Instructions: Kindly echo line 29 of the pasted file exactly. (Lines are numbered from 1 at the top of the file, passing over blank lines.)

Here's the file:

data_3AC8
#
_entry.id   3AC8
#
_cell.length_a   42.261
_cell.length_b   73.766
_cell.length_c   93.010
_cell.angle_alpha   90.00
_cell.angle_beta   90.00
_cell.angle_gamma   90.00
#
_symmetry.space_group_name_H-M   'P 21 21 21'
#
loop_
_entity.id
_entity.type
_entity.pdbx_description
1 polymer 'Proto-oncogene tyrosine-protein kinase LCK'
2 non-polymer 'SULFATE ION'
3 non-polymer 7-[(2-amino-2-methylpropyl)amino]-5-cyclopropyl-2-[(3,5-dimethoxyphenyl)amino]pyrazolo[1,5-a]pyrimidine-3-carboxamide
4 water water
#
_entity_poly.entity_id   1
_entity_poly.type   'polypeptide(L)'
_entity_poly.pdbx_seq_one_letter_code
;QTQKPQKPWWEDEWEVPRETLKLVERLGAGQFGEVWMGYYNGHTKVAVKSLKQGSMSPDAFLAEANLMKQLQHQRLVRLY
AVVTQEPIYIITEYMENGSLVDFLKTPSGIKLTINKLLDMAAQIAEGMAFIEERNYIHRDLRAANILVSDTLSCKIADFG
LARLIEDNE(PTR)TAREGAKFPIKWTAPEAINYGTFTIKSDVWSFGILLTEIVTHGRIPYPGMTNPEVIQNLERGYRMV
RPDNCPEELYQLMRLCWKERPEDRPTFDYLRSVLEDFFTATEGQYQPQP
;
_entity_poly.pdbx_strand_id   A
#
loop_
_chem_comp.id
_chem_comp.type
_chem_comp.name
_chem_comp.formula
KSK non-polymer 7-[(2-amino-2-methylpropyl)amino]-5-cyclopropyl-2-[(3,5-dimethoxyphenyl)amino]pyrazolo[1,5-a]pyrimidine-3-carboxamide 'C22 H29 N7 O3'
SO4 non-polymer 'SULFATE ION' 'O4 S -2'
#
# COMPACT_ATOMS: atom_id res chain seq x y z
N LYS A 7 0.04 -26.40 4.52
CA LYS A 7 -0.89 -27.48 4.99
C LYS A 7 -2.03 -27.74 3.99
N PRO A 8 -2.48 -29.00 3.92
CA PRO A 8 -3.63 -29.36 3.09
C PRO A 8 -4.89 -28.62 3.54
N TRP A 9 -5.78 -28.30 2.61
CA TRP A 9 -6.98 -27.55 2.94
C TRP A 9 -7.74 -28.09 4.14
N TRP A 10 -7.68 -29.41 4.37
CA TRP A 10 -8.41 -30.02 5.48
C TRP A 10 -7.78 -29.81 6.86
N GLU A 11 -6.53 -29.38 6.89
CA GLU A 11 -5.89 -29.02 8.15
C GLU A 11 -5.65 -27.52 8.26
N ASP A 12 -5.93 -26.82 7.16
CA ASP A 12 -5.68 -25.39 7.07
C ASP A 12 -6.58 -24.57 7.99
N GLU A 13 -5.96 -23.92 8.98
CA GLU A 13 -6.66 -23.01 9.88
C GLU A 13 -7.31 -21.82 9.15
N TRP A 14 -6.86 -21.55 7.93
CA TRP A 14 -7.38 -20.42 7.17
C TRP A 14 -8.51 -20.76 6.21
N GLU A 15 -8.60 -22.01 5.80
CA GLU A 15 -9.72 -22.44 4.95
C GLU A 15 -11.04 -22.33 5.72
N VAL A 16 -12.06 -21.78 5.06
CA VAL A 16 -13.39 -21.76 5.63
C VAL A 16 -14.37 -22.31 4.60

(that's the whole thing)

RPDNCPEELYQLMRLCWKERPEDRPTFDYLRSVLEDFFTATEGQYQPQP